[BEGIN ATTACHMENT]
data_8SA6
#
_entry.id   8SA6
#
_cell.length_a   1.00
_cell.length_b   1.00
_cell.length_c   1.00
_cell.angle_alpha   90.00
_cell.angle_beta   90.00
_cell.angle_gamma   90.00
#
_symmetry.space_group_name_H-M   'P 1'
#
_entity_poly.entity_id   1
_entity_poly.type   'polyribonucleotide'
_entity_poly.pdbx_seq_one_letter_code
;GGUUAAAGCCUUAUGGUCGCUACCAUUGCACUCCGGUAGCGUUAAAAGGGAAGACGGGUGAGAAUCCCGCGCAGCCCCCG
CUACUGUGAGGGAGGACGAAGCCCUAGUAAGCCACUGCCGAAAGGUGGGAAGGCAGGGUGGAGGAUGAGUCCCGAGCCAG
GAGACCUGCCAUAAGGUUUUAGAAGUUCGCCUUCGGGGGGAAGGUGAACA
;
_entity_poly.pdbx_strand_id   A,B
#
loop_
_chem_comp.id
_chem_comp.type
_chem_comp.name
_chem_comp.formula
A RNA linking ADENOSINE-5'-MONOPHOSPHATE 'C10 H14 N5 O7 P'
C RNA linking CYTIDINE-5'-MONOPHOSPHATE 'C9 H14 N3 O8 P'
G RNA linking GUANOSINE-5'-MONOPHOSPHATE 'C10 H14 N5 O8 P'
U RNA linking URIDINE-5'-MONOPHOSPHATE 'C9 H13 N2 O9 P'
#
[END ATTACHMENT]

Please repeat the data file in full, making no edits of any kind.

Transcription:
data_8SA6
#
_entry.id   8SA6
#
_cell.length_a   1.00
_cell.length_b   1.00
_cell.length_c   1.00
_cell.angle_alpha   90.00
_cell.angle_beta   90.00
_cell.angle_gamma   90.00
#
_symmetry.space_group_name_H-M   'P 1'
#
_entity_poly.entity_id   1
_entity_poly.type   'polyribonucleotide'
_entity_poly.pdbx_seq_one_letter_code
;GGUUAAAGCCUUAUGGUCGCUACCAUUGCACUCCGGUAGCGUUAAAAGGGAAGACGGGUGAGAAUCCCGCGCAGCCCCCG
CUACUGUGAGGGAGGACGAAGCCCUAGUAAGCCACUGCCGAAAGGUGGGAAGGCAGGGUGGAGGAUGAGUCCCGAGCCAG
GAGACCUGCCAUAAGGUUUUAGAAGUUCGCCUUCGGGGGGAAGGUGAACA
;
_entity_poly.pdbx_strand_id   A,B
#
loop_
_chem_comp.id
_chem_comp.type
_chem_comp.name
_chem_comp.formula
A RNA linking ADENOSINE-5'-MONOPHOSPHATE 'C10 H14 N5 O7 P'
C RNA linking CYTIDINE-5'-MONOPHOSPHATE 'C9 H14 N3 O8 P'
G RNA linking GUANOSINE-5'-MONOPHOSPHATE 'C10 H14 N5 O8 P'
U RNA linking URIDINE-5'-MONOPHOSPHATE 'C9 H13 N2 O9 P'
#